Huntingdon journal. (Huntingdon, Pa.) 1843-1859, July 08, 1846, Image 3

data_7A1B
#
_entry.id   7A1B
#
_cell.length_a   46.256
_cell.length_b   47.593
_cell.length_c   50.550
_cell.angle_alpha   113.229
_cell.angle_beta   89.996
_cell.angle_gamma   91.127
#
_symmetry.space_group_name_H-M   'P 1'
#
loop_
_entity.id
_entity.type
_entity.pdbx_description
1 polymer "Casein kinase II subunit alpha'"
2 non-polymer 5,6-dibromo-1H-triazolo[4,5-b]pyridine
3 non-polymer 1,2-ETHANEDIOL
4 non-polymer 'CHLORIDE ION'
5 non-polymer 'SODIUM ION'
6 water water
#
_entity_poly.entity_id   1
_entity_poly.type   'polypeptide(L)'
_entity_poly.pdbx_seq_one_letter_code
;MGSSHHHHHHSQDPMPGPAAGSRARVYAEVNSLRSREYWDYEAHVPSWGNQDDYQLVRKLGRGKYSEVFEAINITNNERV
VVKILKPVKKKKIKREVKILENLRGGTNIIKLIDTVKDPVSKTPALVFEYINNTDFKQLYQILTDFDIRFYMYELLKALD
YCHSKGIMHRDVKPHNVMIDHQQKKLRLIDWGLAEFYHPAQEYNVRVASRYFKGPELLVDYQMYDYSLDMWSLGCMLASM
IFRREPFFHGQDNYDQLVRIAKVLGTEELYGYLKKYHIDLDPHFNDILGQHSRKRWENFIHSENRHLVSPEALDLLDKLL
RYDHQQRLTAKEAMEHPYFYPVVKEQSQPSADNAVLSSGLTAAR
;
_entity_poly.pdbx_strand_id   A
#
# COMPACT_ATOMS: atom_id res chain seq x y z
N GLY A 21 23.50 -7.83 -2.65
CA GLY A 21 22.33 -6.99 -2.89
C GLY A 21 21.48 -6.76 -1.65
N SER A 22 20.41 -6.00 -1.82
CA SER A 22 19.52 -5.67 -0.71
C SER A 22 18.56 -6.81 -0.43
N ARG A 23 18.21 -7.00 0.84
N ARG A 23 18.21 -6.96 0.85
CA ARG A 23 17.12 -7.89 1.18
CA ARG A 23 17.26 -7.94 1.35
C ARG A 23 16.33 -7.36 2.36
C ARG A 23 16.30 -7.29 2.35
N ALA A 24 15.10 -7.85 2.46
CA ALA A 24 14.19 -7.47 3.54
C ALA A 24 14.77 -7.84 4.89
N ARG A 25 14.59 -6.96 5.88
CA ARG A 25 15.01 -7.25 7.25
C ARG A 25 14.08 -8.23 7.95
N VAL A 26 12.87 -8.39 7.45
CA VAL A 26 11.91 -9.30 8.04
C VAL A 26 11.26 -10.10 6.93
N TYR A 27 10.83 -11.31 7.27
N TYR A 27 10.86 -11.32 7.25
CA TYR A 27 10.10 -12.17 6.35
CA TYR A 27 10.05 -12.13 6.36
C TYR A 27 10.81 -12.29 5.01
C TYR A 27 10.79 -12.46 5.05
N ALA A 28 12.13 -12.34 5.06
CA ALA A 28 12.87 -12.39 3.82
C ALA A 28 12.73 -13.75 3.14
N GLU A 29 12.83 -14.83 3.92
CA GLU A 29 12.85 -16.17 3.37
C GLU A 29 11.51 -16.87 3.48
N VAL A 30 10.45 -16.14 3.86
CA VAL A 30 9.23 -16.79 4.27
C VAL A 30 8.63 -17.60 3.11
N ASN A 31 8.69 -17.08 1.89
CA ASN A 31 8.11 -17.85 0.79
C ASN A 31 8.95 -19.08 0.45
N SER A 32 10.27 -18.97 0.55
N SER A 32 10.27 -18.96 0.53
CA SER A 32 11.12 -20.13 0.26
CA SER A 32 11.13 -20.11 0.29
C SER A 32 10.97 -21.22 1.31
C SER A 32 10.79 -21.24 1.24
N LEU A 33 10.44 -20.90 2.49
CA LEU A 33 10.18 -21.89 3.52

sition, sad have received sufficient distinctions du ring my humble life. Not the least of these dui- Unctions do I regal d the late prompt war measures of Congress and the President, and the noble-hear ted Louisianians, and the other wliole-souled Wes tern•. and Southern men, in not only indirectly, but expressly, generously, and unanimously approving my conduct in having for many months urged the adoption of the principal measures which have re cently been carried as by acclamation. I do not wish to have the place of any General or other officer known to me. L sir, was born at a time and reared among men who had not learned the art of marching to distinction by trampling un der foot the claims of their dearest friehdsor brother soldiers. Very respectfully yours, EDMUND PENDLETON GAINES, Major General United States Army, Commanding the Western Division, lien. War. b. MAncr, Secretary of War, Wash'tn. Important from the South LATE AND INTERESTING FROM TAMPI. CO-ATTACK. UPON TEAT PLAcc.—The Norfolk (Va.) Herald, of the 2d inst., has been favoured with the following extract of a letter to a gentleman in that city, dated, U. S. SHIP ST. MARY, I Off Tampico, June 13th, 1846. The war grows apace. On the Bth inst. we disccvered the enemy erecting anoth er fmt ott the North sile of the entrance to the river, and at one o'clock P. M., we got the ship under weigh under topsail, stood in, and when within a mile of the fort and gun boats, the latter 8 in number, tonning about one hundred, opened a fire upon them both. Being on a lee shore and a shoal water, we tv,l.e not able to fire more than eight shot, before it becoin, ne cessary to claw off, which we did ;. out at 3 o'clock, returned, and continued the firiny: until we had fired 70 shells, and `29 anti solid shot. In the lost rencontre, the ..-nemy returned our fire, with oboe' 10 shot from 18 pound guns, 4 of which pas sed near us, 2 fell directly under our itfm , toot," one paNeil betv. - een the fore and main top•mast, and one over the foot, the others fell at a distance. Tlie first shen :itch burst over the fort ejected every soldier I. mn the neighttor hood; the whole of them Mking imiaediate ly to the woods. One of our shells pas ,ed one of the schooner's masts, and ex ploded beyond her, a fragmc at having struck the bowsprit and bull works, tearing beta consiilerably, as we have learned, since the fight. One corner of the cus.. torn house was knocked houSz On th, north side of the river, was fired by the explosion of a shell ; and a soldier at the Fort on guard, by the bursting of another shell, exchanged his musket for vacancy, it having been shattered, without, I believe; injuring his ' , doable person. Having driv en the party, from the embryo fort, we reb turned to our anchorage at (tall past three o'clock. We were nut satsfied,hoWever, with this engagement ; for yesterday we projected a plan for cutting out our gunboats, and ac cordingly at dusk, hoisted out all boats, ar. rived there, the launch having a 9 pound in the bows, and at 103 o'clock P. NI., gut under weigh, and brought the ship nearer the shore, about 14 miles oft. It takes a longer time to descirbe the minutiae ol this affair, than 1 can deVote to it nosti. We had desired to make the attack before the moon tose, but could not. At I I o'clock she was lifting her head above the horizon, when oar 5 boats left the ship, every thing being previously arranged by our gallant Captain.—Mind you, we not only had the difficulty of capturing 3 heavy gunboats with SO or more turn on each, and quell a Fort, of which we had to pass within 50 yards, but there was a dangi•rous bar to be crowed, but first to be found. IVe pulled into the shore with muffled Oars,a literally feeling our way, for at one time we would be quite in the breakers, and then too tar see-ward, with a strong tide beneath and a bright moon above us, every thing seeming to conspire against our daring expedition. In seeking our way to the mouth of the river we were obliged to pass near the shore fur a distance of 200 yards, and the noise consequent upon the difficulty of finding our way through a pas sage of which we knew nothing, betrayed us to the sentinels along the shore, who rapidly communicated with the encamp ment, and it conveyed intelligence to the gunboats, so that unknown to us, our foe was watching our every movement. However at about 1, A. M., we had die , covered the narrow enterance to the month of the river, and were pulling in, when,'. within 200 yards of the Fort, near which we had to pass, much to our surprise, as you may imagine, bang! went a dozen mus- ' kets, and the balls whizzed about our ears: We laid on our oars, and in 5 minuted af ter the firing comtnenced, the guns in the launch were trained and "let drive." A girt rather heavier, from one of the gun boats, succeeded to this ; the shot passed clear of us, and the gun in the launch was loaded and tired again, when the firing on shore ceased. There were also fired from the lauuch a few carbines. At this time we i,,hl not passed the point, and Oer getiinA inside w , should have been obliged to pull at least 830 yds before reaching the object of our expedi tion. Th. enemy being already on the alert and with superior force, it would have I been almost madness to proceed, s:,tl the ' object would not hav:: compensated for the ,sitc.fice we should hive made. Bettioes. .toe passage through which we had to pass was not wide enough to admit the boats ex cept in sing' • tile. FO t the gonimats 'would have rakco us fore and aft before we could hen come alongside of them, If we had passed the Fort I believe we should have carried the boats to a certainty. We hall with us 85 men and marines ; the I st and 2(1 Lieutenants, Master, and all the Mills, except two. We returned tO, the ship at 2, A.M., much fatigued and disap pointed. I will write -by this con veyance, and tell you of the next day's flight. Yours. Dreadful Shipw - reck—Thity Lives Lost ! A slip from the office of the Newport Herald and Rhode Islander, dated Satur day, '2 7 inst., gives the particulars of a most melancholy shipreck, which occur red in the Vineyard on the 26th. The slip says:— The news of the loss of the brig SCR ledge, Capt. Graham, of and from Plasm, N. S., from Fall River, was received here this morning, about half past o'clock, by the arrival of the schooner Dusky Sally, Capt. Wilder, of and from Hingham. On the arrival of the schooher at Stevens's wharf, the information rapidly spread to all parts of the town, and the fearfully appalling scene presented, was one the like of which our inhabitants have seldom had occasion to witness. On the deck lay the dead bodies of tho%e who had been picket up from the wreck, surrounded by their kindred and friends, who had been rescued from a watery grave, giving vent to their feelings in the most agonizing manner. The following particulars of the loss bf the brig, we received front the Captain, who was among the survivors :—The Brig Sutlegde, of and from Pietro', for Full Riv er, sailed on the 12th of June, with.s6 pas• sensor,--men, woman, and children. Oa the evening of the 26th, at 8 o'clock, it be ing thick and foggy came to anchor ; and at 2 o'clock next morning got under way, and about halt past 3 struck on a ledge of rocks, in the Vineyard, called the Sow and P igs, soon after which the tide having caus ed-her to slew round, she backed off the Ledge, filled, and went down ; bow first, in ten fathoms of water. Previous to her going doe n, the mate was sent below, for ward, to ascertain if the b,:g leaked, butlhe discoverd nothing that loolied like it.— The pump was then ordered to be sound ed, but before that could be done, water was reported in the forecastle. The boat was then got out, andlhe pas sengers rushed intoit, when the Captain have orders to shove her from the He then jumped overboard, and swain to the boat, and kept her as close to the brig as possible, picking up such as jumped into the water. Th e whole number picked up by the Captain's boat was 31 alive. The schooner Dusky Sally being near, sent her boat to assist, and succeeded in saving six more alive, who were in the water, and 5 more from the rigging of the sunken brig. Sixteen 'lend betties, 4 women and 12 chil tire, Were . alio picked up by the two boats, which, together with the survivors, were put on board the D. S., and brought to this place, as above stated. The captain also states that another vessel was at the same time picking up what was adrift from the wreck, &c. . . The passengers were all r oreignPra mostly Scotch, and, we understand, were on their way to Pennsylvania, were they expected to find etnpkiyment in the Min , . lug establishments.. The Demand from Mexico. The Washington Union, in the course of an article on the Mexican War, says that the objects . of the Administration are "reparation, justice, peace," and pro• ceeds: "1n view of these objects, before the war can close Mexico must relinquish (ter ab surd territorial pretentious—must provide for the lull payment of the indemnity o hich she ows to our citizens—must render us full justice in every respect—and, finally. must establish peace with us upon emit (ions and garantees which shall secure its permanance. 'this much of the purposes of the adminstratron we gain from the character of its recent action, and front all its public declarations. Beyond this point we do not intend to proceed. Nor do we believe, that the country will ask of this administration, at this juncture, to the midst of war, to say anything more of its plans of pacification. 11'e wage a war against the war party of Mexico to secure a jUst peace. No other than a just peace can be concluded. This nation will sanc tion no other. When Mexico shall plotter any terms of peace, she will he heard.— When she shall proffer suitable terms, they will be accepted. 'Fill this be done, our war will march steadily and vigorously Ott wit twill ascend the table lands of Mexi co...-. it will march from province to prov ince, and from stronghold to stronghold, until finally it shall dictate to Paredes, or to any successor, if need be, a compulsory peace, on proper terms, within the walls of his capita! I" Sons of Temperance. The following resolutions were ndopted at a reg- ular meeting of Standing Stone Division, No. 17, of the Sone of Temperance, held ott the evening of duly 4, 1846. Resolved, That the thanks Of this division are hereby tendered 'o the Ladies and citizens of Hun tingdon, who eo generously contributed to the din ner of which we have this day partaken, and ran dered their assistance in preparing the seine. Resolved, That the foregoing resolltion be pub lished in the papers of this place. . Extract from the minutes JOHN SCOTT, Jr., R. S. The Locnfocos of Washington County have nominated 'Wm. Hopkins, L q., for Congress, and Richard Donaldson and Samuel Barnot, &qrs., for Assembly. The Markets. PIIILADKLPIITA, July 2,1846. . FLOUR.-•=•Tha market is at a stand as regards export transactions, and the only sales aro some small Into at $3 75 a $3 87} for fair arid good brands Western and Penn's. Rye Flou and Corn Meal, steady, with enroll soles at $2 GO each.— Wheat—Prices hardly supported; we hear of no sales to•dey. Whiskey—Sales of hhds end ',his at 20 a 204 c. BALTIMORE, Idly 2, 1846, FLOUR.—Susquehanna Flour is selling at $3,- 87i; City Mills at 4 12i. Rye Flour. $2,87i. orn Meal $2 87i as 3. Wheat,B6 cents. Rye, 63. Oats, 29. Whiskey 21 and 22 cents in hhdr. and bble. The t'efsiral Med koad g a thing as yet existing only ►n men's itnaginAtions, but the late arrival at NEFF'S confectionary, of the finest assort ment of, rants, Candies, &c., ever received in Huntingdon, is a reality tha t can't be contradicted. Here you can buy candies of every description, Nuts, water, soda, sweet and butter Crackers, bunch Raisins, Prunes, Figs, Oranges Lemons, sarsaparilla and lemon Syrup; Cig,rs of all qualities; Scoth Herring and fresh Cheese, and in short all articles usually kept in an establishment of this kind. Russell's cele brated MINERAL WATER always tin hand during the summer. Lem onade made in such a style that whoever drinks once, will never think of calling else where for this delicious beverage. The loints of I C E.O R E at Can always be accommodated with the Yell , befit that can be made, and parties supplied up..o the shortest notice. The dAstt principle is strictly adhered tn; therefore I will sell, CAN SELL, and Do SELL CHEAPER than any other establish ment in Huntingdon, or " further" than any in Huntin6don ccunty. Let those who doubt call and see; Do,'t forget the place:—One Door east of the Exchange fowl, Mark et tiqqu•sre. EDWIN W. NEFF. }luntingdon, July 8, 1840. *2O ADWARDA IE9 SCAPED !rout the cu.totly of the JrAindersig,ned near Iluntingdttn Fite nace, on the 25t ult., THOM AS MOORE, under an arrest on behalf of the Com• monwealth. Said Moore is a man of about 25 years of age ; about 5 feet 10 inches in height ; lair complexion and dat k hair. The above reward will be paid for his apprehension and delivery into the hands of the subscriber, residing in Pe tersburg, Huntingdon county, or upon his delivery to the Sheriff of said county. SAMUEL TOM PSON, Constable of West Township. July 8,1846. PUBLIC SALE, Of Valuable Real Estate!! 114 Y virtue of authority given in the last Will and" estament of James Entrekin, Esq., deed, the undersigned Executors of the said dec'd will offvr at public sale the following described Real Estate, at the Lower Mill, as it is called, on James Creek, hear the late residence of said deceased, on TUESDAY, the 15th of August, 1848, at 1 o'clock P. M. of said day, vtz: No. I A tract of Land, being the part of the old Mansion tract, lying oh the south side of the Raystown branch of the Juniata River, con taining 200 Acres, more or less, thereon erected a a two story . Leg House and a good Leg Barn. . • the said land is part of two stir -11: veys,. and most of it is first rate bottom land and in a tolerable state of cuaivation, No. 2. A tract of land, containing 100 acres, more or less, on which is erected a Grist Mill 4. Dwellin g The Mill is situated oh the waters of James Creek, and is known as Entriken's Lower Mill ; it is one of the best water powers in that vicinity. There is about thirty act. cleared. This is a very desirable property. No. 3. A ti•act of land adjoining the last mentioned tract, containing 190 acres, more of• less, and principally timber land. No. 4. • Also, a Tract of ridge land adjoining the last mentioned tract, in a state of nature ; it is well timbered and is g.,od land, and well calculated to make an eicellent farm. It contains 315 acres more or less. No. 5. Also, a 't•ract of land surveyed in the name of Wm. Barrack, a part of which is clear ed and pretty well cultivated• There is a tolerable house and barn erected on it—it contains 275 acres more or less. Ni,. 6. Also, a Tract of hand containing 90 acres, more or less, adjoining the last described tract, all of which is well timbered. No. 7. Also, a Tract of Lind known as the old mill trim containing 200 acres more or less—ad joinirg the last mentioned tract, a part .4 it cleared and there is erected on it two small houses, and a frame of a new Barn, raised to the square. No. 8. Also, one other Tract of Land surveyed in the name of Ocorge Myers, contaboog 200 acres inure or less, en which is erected a L.g house and barn; a part cleared and in a to table state of cultivation: Purchasers; wishing to examine the prop erty are invited to call and t tarb,thi theprem ices, and ally intortnatrn desired caa b? hod by applying to Jas. Entrekin, at C nitre Run. The above property will be sold free from all encumbrance—and the 'Perms Will be easy, and made knon n n the day of Sale. JAS. ENTREKIN; MS. STEEL, Ear's of Jas. Entrain, dec i d.• June 24, JB46—ts large supply of JUSTICES' BLANKS, on triA superior paper, just printed, and for sale at tliis (Am IMPORTANT TO ALL COUNTRY HOUSEKEEPERS. You may be Sure of obtaining, at all times, pure and highly Ba rlt vored ' CZ.2 . 1.4:1k1M39 By the single pound or larger quantity, at the . . Pekin Tea Comp a n y's Warehouse, 30 South Second Street, between Market and Chesnut Streets, Philadelphia. heretofore it has been very difgcUlt,.in deed, Almost impossible, always to obtain good Green and Back Teas. But now you have onl) to visit the Yekin.Tea Company's Store, to obtain as .delicious and fragrant Tea as you could wish 1 . 01% All tast_s can here be suited, with the advantage ut getting a pure article at a low price. June 21, 1846. PLUMBE NA TIONAL DAGUER RIAN GALLERY AND Piurro- GRAPHERS FURNISHING DE POTS; Awarded the Cold and Silver Medals, Four First Premium& and TWo Highest Honors, at the National, the a'laasachu• 'setts, the New York, and the P. onsylva nia respectively, tor the most DaguerreotypeS and best Apparatus eter exhibited. Portraits taken in exquisite slyle i with. out regard to weather. Instructions given in the art. A large assortment of Apparatus and Stock always on hand, at the lowest cash prices. New York, 251 Broadway; Philadel phia,ls6 Chestnut St.; Huston, 75 Court, anti 5R Hanover Sts.; Balthnore, 205 Bal timore St.; Washington, Pennsylvania Avenue" Petersburg, Va., Mechanics Hall; Cincinnati, Fourth and Walnut, and 176 Main St.; Saratoga Springs Brand vviiy ; Paris, 127 Vieille Rue du Temple; Liverpool, 32 Church St. June 24, 1846. VA LU 1111.1.: It EAE ESTATE AT °PUBLIC SALE. ./Y ILL D „be et sold s tay o at Puil Sale September on T n U t E x S t . on the premises, that well known tract land situate in Porter township, Huntingdon county, Pa., on the waters of the littleJuniata River; km.wn as the property of Israel Cryclei., deed, bounded by landS of Conrad Bucher, George 1 - 1?le; deed, and others, containing. about , 338 ACIRES of first rate land, about 220 acres of Which are cleared. The improvements are a large and coMmodinus tWo story dwel ling house, and good stone barn, at a large size. Also, a wagon I shed and other out Luildings. The property also con • tains two large Gam-maps of Fruit 'lit Trees, and a FIRST-RATE ClbEa MILL, and several springs of ex cellent LtmiTsoNE WATNR. There is also erected on the same property a Woolen Factory or Fulling Mill, with all the neces sary implements, which said Factory, to gether with about 25. acres of land adjoining the same, will be sold separate from the other, property, and the balance will be sold to suit purchasers. The terms will be made known on the day of the sale by the undersigned, residing on said property. GEORGE S. CRYDER, Surviving Eer of brae! Cryder,doe'd. 1 June 27, 1846.—t5. rrHollidaysburg Register insert ts, and charge Ex'r. Valuable Real Estate At Orphans' Court Sale BY virtue of an order of the Orphans' Court of Huntingdon county, will he t xpos ed to public vendue or outcry, on Thursday the 31st day of July next, ht the public house of.S A M UEL WI EFFY, in Ja.kson township, EIGHT TRACTS at Unseated L; nd, late the property ut Jacob K. Neff, deed, situate in said township, one containing 400 acres, survey ed on a warrant in the name of Henry Canan One contain ing 400 acres, surveyed on a warrant in the name of David Stewart : One containing 400 acres, surveyed on a warrant in the name . of A. Johnson : One containing 400 acres, surveyed on a warrant in the name of Heigh Johnson : One containing 400 acres, surveyed on a wakrant in the name of Henry West One containing 400 acres, surveyed on a warrant in the name of Thas. McCune: One containing 420 acres, surveyed on a warrant in the name at James Dean, and one containing 400 acres, stirVeyed on a warrant in the name of John Athims. . . TERMS—One-half of the purchase mo ney to be .paid on the confirmation of the sales, rcspectivly, and the balance within one year thereafter, with interest, to be se cured by the bond and mortgage of the purchaser. By order of the Court, . . JACOB MILLER, Clerk. Attendance will be girt it by JOHN NEFF, Eer, June 17, 1846. Dissolution of Partnership. 'l'll E s , ibscriM.l s doing busities, imam the firm of Rothrock &Jones, in I lunting• don, dissolved partnership by mutual con sent on the 15th instant. All persons hay ing accounts with said firm, will please call and settle the sonic with E. M. Jones. WM. ROT, I ROCK. E. M. JONES. June 24. 1846. CAUTION. All petsons are cautioned against pur chasewg a Note of 825 I gave %Va l Eas tep, dated in July, 1843, payable in the fall of 1847, as I never received any val ue or eousideralion for said note, and am determined not to pay it unless compelled by a due course of law.. . J %COB WALLS. Union Township, June 23, 1846. $l. ViIVEZIENO - I eafT L./ W. iiur TU C. L)ux, P. CAMP MEETING A camp meeting will be field for Warriors Mark Circuit, at But%Me Run about 5 miles from Weik el rifle, near the road leading to Bellefonte, to com mence on Friday the 14th of August next. No person or persons need apply for permission to dispose of any a , tick of irafic, whatever, within tho limits p escribed by the law of the State of Pennsylvania. G. BERKSTRESSER. Sane, 24. IMO. Orphans' Court Sale In pursiMuce of an order of the Orphans' Court of Huntiogdon county, will be ex posed to public Sale, as the property of Dr. William D. D., dec"il, at the old Court Hothio in the borough of Hunting don, on Saturday, the 11th day pi July test, al 10 o'clock A. M. the lollowing ground rents and real estate, viz: The annual ground rent reserved ,and falling duethe first Monday in September yearly, on Lots of grotind in the village of Smithfield in Walker township, in said county, as follows : 1 Dollar on one hall of Lot No One. Do. CI 1 Dollar ish one hall of Lot No. Two Dip. CI tt Ii 2 Dols. and 50 els. on Lot go 3. 1 Du!. and IC CI 4. 11 11 14 11 41 5 1 Dol. and 30 cts. on Lot No, 6. I MI, and 50 cts, on Lot No. 7. 1 Dol. and 50 cls: on Lot No. 8 Also the a”nual ground reserve out of the following Lots id the Village known .)y the name of " Port's town" in Hen !arson township, payable at the same • nue, viz t Two Dols. on two Lots held by the heirs of John Port, dec'd. One Dollar on one Lot held by John And also all the right, title and inter -st of the said Win. Smith, D. D. in and u the Lot of ground in the Borough of Huntingdon on which the Court Rouse is erected, with the appurtenances. TERMS OF SA LE.—One.half of the purchase money on confirmation of the -ale, and the residue in six months there. ,fter with interest, to be secured by Judg ment Bill. Attendance will be given by the under signed ur lii Agent, W. Cirbison, Esq. LECiNA RD KIMBALL, Adtt'fr, June, 10,1846. ALSO, At the sarhe time and place will be •diered for sale the undivided half of one hundred acres of land, being the upper nd of tract in the name of Samuel Find lay on Croaked creek, adjoining lands of John McCuhan and others. Terms of sale will be made known at the time of sale. LEONARD KIMBALL, Trustee. To the heirs and legal representatives of Nathan Green, late of the townsyip o/ [Varriorsmark, in the county of How tingdon, At the term of April 184 k of the Orphans Cottil of auntingdon coun ty, a Rule was granted upon all the heirs and legal representatives of said deceased, to come into said Court on the second Mon day of August next, and accept or refuse the real estate of said deceased at its vain • ation. JOlliV ARMITAGE, Sheff. May 19, 1896 Gt. CAUTION. Ran away from the undersigned,living in the borough of Huntingdon, some time in April last, an incluited apprentice to the 11 ,, 0t & Shoemaking business, named AN DREW CLARK; had on when he went away a brown cloth coat, dark grey cassinet pants and broad rimmed hat. All persons are hereby forewarned against harboring said apprentice, as I am determined to en force the law upon any E ucif . person. Any person returning said apprentice to the un dersigned will be rewarded. The public are also cautioned against trusting said apprentice on my account, as I will pay no debts of his contracting: DAVID MILLER. June 10, 1846. Shew's Daguerrianßodlits. , , Mr. Show would respectfully O:nnounee that he has fitted up rooms at Sq. 117 11 , , Mninre &reel. With a light iiikessly adapted to taking Ditipperreolpe - . . Upon Me most improved system. , , He would especially call the attention of country operators to his facilities for furnishing Daguerreo type Aapparatus, Plates, Cases and Chemicals of the very best quality, and as cheap as any establish ment in the United States., Baltimore, May 27, 1846.--4 m. The true and gentiine'iWtsi;a's SAM of wild Cherry' is sold at establised agencies in all parts of the United States: A. New Patent Wind Mill I Price ate dollar per 6 oule Sold by for cleaning Grain. . THE subscribers having purchased Culp's Patent for the counties of Hun. •Ing,ilon, Centre, Milani and Juniata, mild avail themselves of informing the Farmers that it is the greatest improve ment ever made on Fanning Mills ; for •implicity, cheapness, and durability there :a none to equal it, and as fur cleaning speedily and well, it alike surpasses all miters. We manufacture in Williamsburg, Blair county, where we will always have them on hand, and will receive and attend to orders promptly. We will haul the Mills through the Move mentioned district during the ensu ing season. HUYETT & GA RVlrki. We, the.ondWsilTred,ll;viTtiiheal;ve named Mills in our own practical Use, u►d having tried them well, we fully con cur in the aboie statement. l)hvid Ak© Ifavid Qued Gorge Ake Wm. Ake Samuel Rhodes M. Brenaman WilliamtMurg, March 25. 1846-6 m LANK BONDS to Constables for Stay 4:11/ of Execution, under the new law, just printed, and fur sale, at this office. THE ri ----,(, REME•"" , 0 ''EA T , • Dusenses of the Longs anti firetiAt: ANOTHER ASTONISHING CURE WISTAR'S 13ALSAM OF WILD CHERRY, ALWAYS TRIUMPHANT! CUItE FOLLOWS CURE! IN us ONWARD VICTORIOUS CA REER ! DArrox, Feb 111.1), 1845, Mr. J. vy:Whituniure:—pear Sir. As you are the reg Oar atithor4ed agent in Dayton,, for the sale of -br. blister's Bat tam of IVild Cherry,A take this method of making:4 ittatelnent of facts to you t which I hope may Le published to the world) iti reference td en almoSt piiraculous CurF; wrought in oly case by means of the above Balsam. • . Latignage fails to ijesci•ibe the salutary t•frect it produced and the great benefit I derived from its use. , , . . The citizens of Dayton and viciuity, wcl( recollect, that on the Bth of August last, received seriou injury from the explosiod of a cannon. A portion of its contents en tered my right.side and .breast, and in all probability, snipe frauments.or splinters of the rem-rod passed through the 'plum' and pierced the lungs. After the lapse of six weeks, I wasat tacked with a distressing cough and vim; lent pain in my right side. Some ten days after this, when in a paroxysm of coughing, suddenly .an ulser broke, and a large quan tity of offensive matter, mixed with blood, was discharged, most of which found pas sage through the opening of the wound : from this opening there frequently passed. a quantity of air, supposed to issue from the lungs, During all, this time my sufferings were almost intolerable. My physicians, merinwhilt, paid the strieteat attetition to me and did all in their power for my recovery. But with all their skill they could uut reach the,seat of dis tress, after the lungs had become affected: I was Visited during this time by at least twolti physicians. It was . ndw reduced to it certainty, thci inflaMation of the lungs was rapidly taking place, and that this would terminate my lite in a short time; was In the Wiliest degree probabl?. At this critical state, a messenger wa dispatched to Cincinnati, and a celebrated physician, of that place was consulted. When he was made acquainted with tny, situation, he remarked that nothing could be done by medical aid, if the constiution itself was nut Sufficient to throw off the disease. My friends now despaired of my recov ery, and had ho earthly ground of hope to survive many days. Fortunately at this juncture I saw one of Dr. \Vista'. spainplt4 lets, entitled 'Family Medical Gazette' or treaties on Consumption of the lungs, and had often heartl,of dying men 'catching at straws;' !felt like doing so myself. By the consent of my physicians, I sent to You for a bottle of medicine describeiLviz tar's Balsam of wild Cherry," which re/ lieved me alinos.t inuneiliately.. After I had used some sor 6 bottles. Iso far re,- covered as to be up and about.. My cough ceased, and my lungs were restored to a healthy state r —all from the healing and balmy influence, and . powerful medical virtues of istar's Balsam. Yours truly, Cilgi.P.S R. SMITII/.. ()*— Read the following from Dr: Jdcob Hoffman, a physician of extensive pra6tice in Huntingdon county: Dear Sir procured one bottle of Dr. W tetar's Balsam of h% ild Cherry, from ThoinaS,..lteed, Esq.; of this place, and tried,it in a Case of obstinate Asthma on a child of Paul Bcl4eble; in which many other remedies had been tried without any relief. my balsam gave sudden relief, and in my Opinion the child is effectually cured by its use. Yours, dze, • JACOB HOFFMAN, M. D. December 23, 1841. SANFORD & PARK, Cm innati,,Ohio. Also, by Thomas Reed & Son,. Hunting don ; Mrs. Mary Orr, Hollidaysburg; Gem mill & Porter, Alexandria. Nlitt DAGVIIRR N ROOMS; No. 116 Chebnol I hiladelphiii. _ T. B. SH?w, who has Inca operator and conductor of the Plumbe Daguerriars Gallery for years past, has ing opened rooms at the above place, would invite all to examine his specimens. Perfect colored likenesses guaranteed at $1 50. Constant and full supplies of AppartitUs, Plates, Cases, ChemicalS, and everything used in the business, for sale at the lowest . rates, wholesale and retail, and all warrant ed gbod. Itipot THE subscribers would inform their for mer customers that they have recently re ceived at their establishMent in Chambers burg, a large quantity of . IVIANHINE CRDS Rod will Keep, as heretofore, A u b, of the very best quality. Call and examine for yourselves. 4 USTICES' Blanks of all kinds; foetal+ at this Office.